There is a true and better Esther who didn’t just risk losing an earthly palace but lost the ultimate heavenly one, who didn’t just risk his life, but gave his life to save his people.

There is a true and better Jonah who was cast out into the storm so that we could be brought in.

There is a true and better Passover Lamb, innocent, perfect, helpless, slain so the angel of death will pass over us. He’s the true temple, the true prophet, the true priest, the true king, the true sacrifice, the true lamb, the true light, and the true bread.

The Bible is not a series of disconnected stories.

It is a single narrative that points to one person…


the scandal of Christmas

I absolutely love Christmas time. I pretty much celebrate it come Thanksgiving all the way through the winter. I love the joy that comes with it. I love the parties and the candy and the cookies and the eggnog. I love movies like Elf, A Christmas Story, and Little Women. Candlelight services. Scarves and boots. Snow, snow, and more snow.

Of course, I love the story behind the celebrations. You might know the story I refer to. It is not about Santa or elves or reindeer. The story is about a baby being born in basically a barn, a girl with a “16 and pregnant” situation, and a fiance who is faced with the question of unfaithfulness and public embarrassment.

Can you imagine being Mary? You’re a young girl betrothed to a man who is probably much older. Women had no legal rights. She was probably engaged to marry him by the way of arranged marriage. And then the scandal happens. She finds out she will be with child. Think about how that would have looked. A young maiden, pregnant and engaged, in a culture where women had no rights and were relatively dispensable compared to men. The bigger question was who was the father. Joseph was potentially at risk of being accused of impregnating a woman out of wedlock. If not Joseph, then I’m sure Joseph and the rest of the community would be wondering who the father really was. She probably was terrified of the potential consequences- being an adulteress was a death sentence- not to mention the public shaming of the scandal of promiscuity.

Switch gears now.

Joseph, the fiancé, was put in quite the awkward position. Quite the frustrating decision to have to make. Even dangerous. Think about it from his perspective. He was probably frustrated that his almost wife was most likely a harlot by societal standards. Virginity and faithfulness [on the woman’s side] were an absolute. Joseph had every legal right to divorce Mary- society in Israel back then required a legal termination of engagement almost like a divorce. He could have left her to the public shaming and even potential death. He could have ruined her. He could have…but he didn’t.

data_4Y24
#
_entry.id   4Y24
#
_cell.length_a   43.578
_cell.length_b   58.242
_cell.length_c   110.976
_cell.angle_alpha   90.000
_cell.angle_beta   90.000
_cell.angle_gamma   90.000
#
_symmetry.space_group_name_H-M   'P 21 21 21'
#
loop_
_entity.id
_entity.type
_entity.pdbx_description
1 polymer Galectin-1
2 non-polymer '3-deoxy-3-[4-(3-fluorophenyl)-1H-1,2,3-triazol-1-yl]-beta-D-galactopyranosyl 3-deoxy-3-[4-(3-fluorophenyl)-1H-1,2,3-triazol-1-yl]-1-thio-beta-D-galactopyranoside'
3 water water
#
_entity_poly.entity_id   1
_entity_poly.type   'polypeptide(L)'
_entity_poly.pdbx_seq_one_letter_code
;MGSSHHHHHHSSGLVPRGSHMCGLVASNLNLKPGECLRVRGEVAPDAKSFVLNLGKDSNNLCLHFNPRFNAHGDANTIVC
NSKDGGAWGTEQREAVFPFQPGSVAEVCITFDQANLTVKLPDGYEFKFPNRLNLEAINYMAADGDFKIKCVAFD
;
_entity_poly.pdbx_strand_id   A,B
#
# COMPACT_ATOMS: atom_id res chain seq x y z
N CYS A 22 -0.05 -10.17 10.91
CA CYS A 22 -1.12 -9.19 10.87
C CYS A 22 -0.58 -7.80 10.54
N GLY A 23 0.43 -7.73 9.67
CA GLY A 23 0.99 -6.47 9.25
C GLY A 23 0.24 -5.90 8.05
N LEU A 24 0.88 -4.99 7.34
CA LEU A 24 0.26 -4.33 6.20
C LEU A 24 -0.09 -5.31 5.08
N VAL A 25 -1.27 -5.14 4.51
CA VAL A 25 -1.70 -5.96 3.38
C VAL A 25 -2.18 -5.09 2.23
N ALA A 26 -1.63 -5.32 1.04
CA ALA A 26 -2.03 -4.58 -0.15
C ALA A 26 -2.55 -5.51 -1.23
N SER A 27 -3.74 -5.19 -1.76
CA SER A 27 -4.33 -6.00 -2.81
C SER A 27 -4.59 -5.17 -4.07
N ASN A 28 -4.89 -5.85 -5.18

Joseph was a man of character, as Mary also was. But all too often so much focus is placed on Mary because of the virgin birth, her willingness and acceptance of God’s plan. I believe she is due all respect- the LORD definitely chose her for her role in the story. Yet I also believe Joseph was just as equally chosen for his role. He embraced his role just as Mary did. He may disappear from the stories of Jesus’ life later on, for reasons we don’t know [could have been death, etc.]. His character and reliance on the LORD is so evident throughout the the Christmas story and the escape to Egypt. The first few years of Jesus’ life were made possible by God working through Joseph. Had he not been willing, had he not been someone of integrity, honor and faithfulness to God, his, Mary and Jesus’ lives would look very different. He chose to take on the fatherhood role of a baby not his own. He chose to protect Mary’s dignity rather than shame her. He chose to raise Jesus as his own son and teach him the ways of a carpenter- the task all fathers did for their sons. I would imagine that Jesus as a young boy learned the heart of the Father by learning the heart of Joseph- seeing his character lived out on the day to day.

I believe Joseph is a part of the Christmas story we cannot so easily forget as it is one to teach us much about ourselves and our willingness to serve God and others. We can learn character from him. We can learn sacrifice. We can learn discernment and faithfulness, especially when looking at their escape to Egypt.

As you celebrate Christmas remember the people who played a huge role in the story. Yes, it ultimately is about Jesus and eventually his sacrifice, which is celebrated on Easter. But remember Mary and Joseph both for the desire to honor the LORD and live their lives as reflection of that love. The scandal of Christmas is the perfect story.  Jesus came to a world full of scandal, full of pain, full of heartache, and full of so many other things. It was perfectly messy. Its in the mess, the darkness of the stable, the 9 months of pregnancy, the fear of finding Mary pregnant, the worry of a possibly ruined marriage. Jesus came in the midst of all of this and chose to reveal love and life.